Talk:IPC via named pipe

From Rosetta Code
Latest comment: 12 years ago by Ledrug in topic Tricky to open "out"

Tricky to open "out"

This is tricky! The “in” reader side is normal asynchronous IO (the pipe becomes readable when there's data available) but the “out” writer side is very awkward because you can't open the writer side of a FIFO if there is no reader there. You've either got to use a blocking open() — which might or might not work with a threaded solution — or deal with the failure to open() it in non-blocking mode by polling regularly. Tricky stuff! –Donal Fellows 09:38, 30 September 2011 (UTC)Reply[reply]

Actually I don't think O_WRONLY|O_NONBLOCK on a fifo will ever succeed on a POSIX system.(unless there is already a reader) On Linux, you can O_RDWR open a fifo, and it will not block (because the program itself is the reader then), but then you can't select it for write readiness because it always returns immediately with success. Luckily here one thread blocking on open will not hold up the entire process, so it's relatively easy to deal with. --Ledrug 11:44, 30 September 2011 (UTC)Reply[reply]
You only want to have one end of each named pipe open in the process; using O_RDWR is opening both ends, and that's semantically wrong anyway (irrespective of whether or not it “works” with select()). It's irritating that O_NONBLOCK doesn't work for the pipe writer — POSIX specifies that behavior for reasons that are unclear to me, which scuppers the whole plan of using select() to wait for a reader, and the rationale doesn't go into enough depth — but at least it means that we can handle it with polling to give the right overall effect. (Sockets are nicer.) –Donal Fellows 12:23, 3 October 2011 (UTC)Reply[reply]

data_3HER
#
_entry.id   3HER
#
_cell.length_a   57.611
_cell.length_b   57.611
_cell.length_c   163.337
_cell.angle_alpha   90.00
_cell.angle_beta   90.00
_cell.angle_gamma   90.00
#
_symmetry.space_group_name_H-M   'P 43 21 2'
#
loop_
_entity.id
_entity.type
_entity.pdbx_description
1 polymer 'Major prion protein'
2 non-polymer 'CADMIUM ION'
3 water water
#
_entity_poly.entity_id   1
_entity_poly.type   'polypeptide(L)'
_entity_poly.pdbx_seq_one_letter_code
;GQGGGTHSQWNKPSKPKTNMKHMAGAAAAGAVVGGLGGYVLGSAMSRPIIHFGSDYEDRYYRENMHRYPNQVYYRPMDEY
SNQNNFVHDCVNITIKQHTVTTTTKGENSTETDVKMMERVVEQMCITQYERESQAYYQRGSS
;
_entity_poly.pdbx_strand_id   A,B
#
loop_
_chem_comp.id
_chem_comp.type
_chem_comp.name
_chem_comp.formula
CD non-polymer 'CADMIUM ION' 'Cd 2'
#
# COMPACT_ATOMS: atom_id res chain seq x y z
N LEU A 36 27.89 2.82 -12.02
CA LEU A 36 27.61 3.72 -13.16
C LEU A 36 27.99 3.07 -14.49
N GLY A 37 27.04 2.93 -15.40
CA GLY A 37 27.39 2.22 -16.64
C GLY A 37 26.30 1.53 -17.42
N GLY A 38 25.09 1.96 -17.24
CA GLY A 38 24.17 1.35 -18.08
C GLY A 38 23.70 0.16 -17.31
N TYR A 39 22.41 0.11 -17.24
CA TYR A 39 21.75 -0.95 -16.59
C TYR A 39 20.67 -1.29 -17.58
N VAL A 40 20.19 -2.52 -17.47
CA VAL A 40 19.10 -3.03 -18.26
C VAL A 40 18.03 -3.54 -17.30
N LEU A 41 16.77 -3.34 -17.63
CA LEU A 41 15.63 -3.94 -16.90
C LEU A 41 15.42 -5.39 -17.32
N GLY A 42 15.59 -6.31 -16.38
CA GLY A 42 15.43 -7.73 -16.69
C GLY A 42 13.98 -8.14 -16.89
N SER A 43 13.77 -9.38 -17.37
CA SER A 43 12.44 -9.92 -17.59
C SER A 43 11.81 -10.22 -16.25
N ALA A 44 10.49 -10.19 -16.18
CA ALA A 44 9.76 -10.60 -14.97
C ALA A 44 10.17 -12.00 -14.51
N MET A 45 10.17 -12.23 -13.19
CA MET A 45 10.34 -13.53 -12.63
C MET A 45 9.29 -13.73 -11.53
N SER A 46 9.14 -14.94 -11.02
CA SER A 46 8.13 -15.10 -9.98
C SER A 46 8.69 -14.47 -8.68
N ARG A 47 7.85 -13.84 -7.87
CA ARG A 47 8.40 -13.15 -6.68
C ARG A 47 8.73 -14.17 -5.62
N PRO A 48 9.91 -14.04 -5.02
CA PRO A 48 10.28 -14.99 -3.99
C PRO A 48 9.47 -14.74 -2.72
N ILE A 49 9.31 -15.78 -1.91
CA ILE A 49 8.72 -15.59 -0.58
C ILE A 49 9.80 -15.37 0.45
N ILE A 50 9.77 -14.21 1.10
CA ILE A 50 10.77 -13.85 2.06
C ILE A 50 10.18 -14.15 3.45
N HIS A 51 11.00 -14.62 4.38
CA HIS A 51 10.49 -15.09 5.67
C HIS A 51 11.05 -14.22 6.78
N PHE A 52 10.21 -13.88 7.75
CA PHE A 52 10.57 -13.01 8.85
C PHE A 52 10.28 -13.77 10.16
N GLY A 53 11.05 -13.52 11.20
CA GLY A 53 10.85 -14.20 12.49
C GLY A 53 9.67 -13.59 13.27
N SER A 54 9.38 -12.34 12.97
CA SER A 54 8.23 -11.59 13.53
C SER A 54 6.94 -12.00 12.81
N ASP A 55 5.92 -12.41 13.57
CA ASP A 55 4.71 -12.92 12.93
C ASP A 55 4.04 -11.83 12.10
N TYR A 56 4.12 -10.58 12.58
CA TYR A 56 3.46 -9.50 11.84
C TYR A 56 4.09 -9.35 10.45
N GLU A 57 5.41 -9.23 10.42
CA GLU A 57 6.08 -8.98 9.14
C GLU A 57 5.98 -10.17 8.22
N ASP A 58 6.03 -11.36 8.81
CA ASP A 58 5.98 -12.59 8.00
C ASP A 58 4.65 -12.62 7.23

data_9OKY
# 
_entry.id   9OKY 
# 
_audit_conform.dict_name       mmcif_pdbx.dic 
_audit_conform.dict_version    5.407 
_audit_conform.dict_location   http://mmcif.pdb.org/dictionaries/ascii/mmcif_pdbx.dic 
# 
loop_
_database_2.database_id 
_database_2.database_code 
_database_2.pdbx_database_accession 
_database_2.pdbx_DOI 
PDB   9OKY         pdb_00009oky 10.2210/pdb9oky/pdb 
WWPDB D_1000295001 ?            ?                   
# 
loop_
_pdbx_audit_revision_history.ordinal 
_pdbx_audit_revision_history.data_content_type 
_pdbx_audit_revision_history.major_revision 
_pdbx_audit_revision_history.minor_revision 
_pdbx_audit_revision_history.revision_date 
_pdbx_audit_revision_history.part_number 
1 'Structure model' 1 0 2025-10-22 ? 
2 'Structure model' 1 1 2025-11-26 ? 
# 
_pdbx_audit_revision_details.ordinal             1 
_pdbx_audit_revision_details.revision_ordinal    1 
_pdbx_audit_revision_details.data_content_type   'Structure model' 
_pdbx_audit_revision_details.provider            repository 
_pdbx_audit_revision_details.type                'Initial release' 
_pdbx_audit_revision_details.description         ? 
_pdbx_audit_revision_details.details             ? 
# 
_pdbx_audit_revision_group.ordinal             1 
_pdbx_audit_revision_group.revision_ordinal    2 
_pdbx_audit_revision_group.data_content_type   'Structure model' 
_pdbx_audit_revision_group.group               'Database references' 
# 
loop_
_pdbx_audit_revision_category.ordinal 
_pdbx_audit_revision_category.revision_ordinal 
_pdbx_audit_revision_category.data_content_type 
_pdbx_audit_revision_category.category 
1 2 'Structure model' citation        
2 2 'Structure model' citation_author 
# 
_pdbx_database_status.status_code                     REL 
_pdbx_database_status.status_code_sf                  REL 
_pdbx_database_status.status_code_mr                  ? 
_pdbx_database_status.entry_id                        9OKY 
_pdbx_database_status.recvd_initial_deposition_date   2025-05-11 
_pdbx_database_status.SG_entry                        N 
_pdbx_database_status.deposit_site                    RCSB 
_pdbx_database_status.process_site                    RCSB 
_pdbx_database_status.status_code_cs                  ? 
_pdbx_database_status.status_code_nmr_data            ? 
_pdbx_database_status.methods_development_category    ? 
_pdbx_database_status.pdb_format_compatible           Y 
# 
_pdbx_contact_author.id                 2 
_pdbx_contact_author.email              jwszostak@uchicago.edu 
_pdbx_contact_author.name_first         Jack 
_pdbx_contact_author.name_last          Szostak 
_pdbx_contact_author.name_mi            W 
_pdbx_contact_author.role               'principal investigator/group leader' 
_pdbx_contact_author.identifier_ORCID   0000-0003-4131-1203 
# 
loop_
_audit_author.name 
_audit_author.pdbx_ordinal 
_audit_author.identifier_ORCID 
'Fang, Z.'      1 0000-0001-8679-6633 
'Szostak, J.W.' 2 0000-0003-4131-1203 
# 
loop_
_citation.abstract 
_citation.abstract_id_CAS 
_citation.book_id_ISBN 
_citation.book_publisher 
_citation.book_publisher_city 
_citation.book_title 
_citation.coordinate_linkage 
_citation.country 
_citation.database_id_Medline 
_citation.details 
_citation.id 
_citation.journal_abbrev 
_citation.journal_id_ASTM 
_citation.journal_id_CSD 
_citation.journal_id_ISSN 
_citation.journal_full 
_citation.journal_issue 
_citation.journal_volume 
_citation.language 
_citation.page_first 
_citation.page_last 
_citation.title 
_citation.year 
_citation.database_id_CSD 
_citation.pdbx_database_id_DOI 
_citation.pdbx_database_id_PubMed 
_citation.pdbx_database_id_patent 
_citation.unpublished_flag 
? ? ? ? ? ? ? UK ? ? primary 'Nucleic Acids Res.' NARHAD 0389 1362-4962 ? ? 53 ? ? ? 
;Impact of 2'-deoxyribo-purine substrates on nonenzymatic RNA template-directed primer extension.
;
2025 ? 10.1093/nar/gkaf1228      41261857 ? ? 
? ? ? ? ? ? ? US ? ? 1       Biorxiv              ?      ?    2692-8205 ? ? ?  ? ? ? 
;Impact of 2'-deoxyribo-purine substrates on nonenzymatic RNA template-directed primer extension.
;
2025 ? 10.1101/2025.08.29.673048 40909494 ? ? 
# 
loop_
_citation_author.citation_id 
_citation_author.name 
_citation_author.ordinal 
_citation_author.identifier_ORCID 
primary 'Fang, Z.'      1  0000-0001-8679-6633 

O_RDWR is semantically wrong, but POSIX specifically left it undefined instead of an error, which might be an intentional shortcut left to individual OS implementations. O_NONBLOCK|O_WRONLY behavior, as I vaguely understand it, has something to do with the pipe buffer management, though I'm very unsure about it. --Ledrug 00:43, 4 October 2011 (UTC)Reply[reply]

OpenBSD blocks the entire process

<lang ruby>$ irb -rthread irb(main):001:0> q = Queue.new; Thread.new {q << open("out", "w")} => #<Thread:0x0000020da6a630 run> irb(main):002:0> ^C irb(main):002:0> q.empty? => true</lang>

With OpenBSD, I observed that open("out", O_WRONLY) does block the entire process. This is a bug in the thread library, because an IO system call must block only the current thread; it is wrong to also block other threads. This irb session comes from Ruby MRI 1.9.4dev above OpenBSD. My first line tries to open "out" in another thread. This blocks the other thread, but because of this bug, also blocks my entire irb process! I must hit Control-C to cancel the open.

OpenBSD is also among the last systems to implement threads in userspace. OpenBSD pthreads(3) is a "user-level library" that uses non-blocking IO with the kernel. We know that open("out", O_WRONLY|O_NONBLOCK) is not possible, so I guess that the library blocks the entire process. This bug should only happen with OpenBSD. Other OS (like Linux, FreeBSD, NetBSD) might have kernel threads.

Some interpreters, like Ruby MRI 1.8.x, have "green threads". These interpreters might also use non-blocking IO, so they might block the entire process when opening "out" with any OS. --Kernigh 04:21, 2 October 2011 (UTC)Reply[reply]

Eh so on OpenBSD opening a fifo for readonly also blocks whole process? If so, what's the behavoir of read() or select()? --Ledrug 23:23, 2 October 2011 (UTC)Reply[reply]
Yes, open("in", O_RDONLY) also blocks whole process. Other functions like read(), usleep(), poll() and select() seem to block only current thread. --Kernigh 01:05, 3 October 2011 (UTC)Reply[reply]
Good then. If read() would have also blocked entire process, reading on "in" pipe could have been a serious problem in case of a slow writer because of pipe buffer. As it stands, I guess it's not a problem. --Ledrug 01:19, 3 October 2011 (UTC)Reply[reply]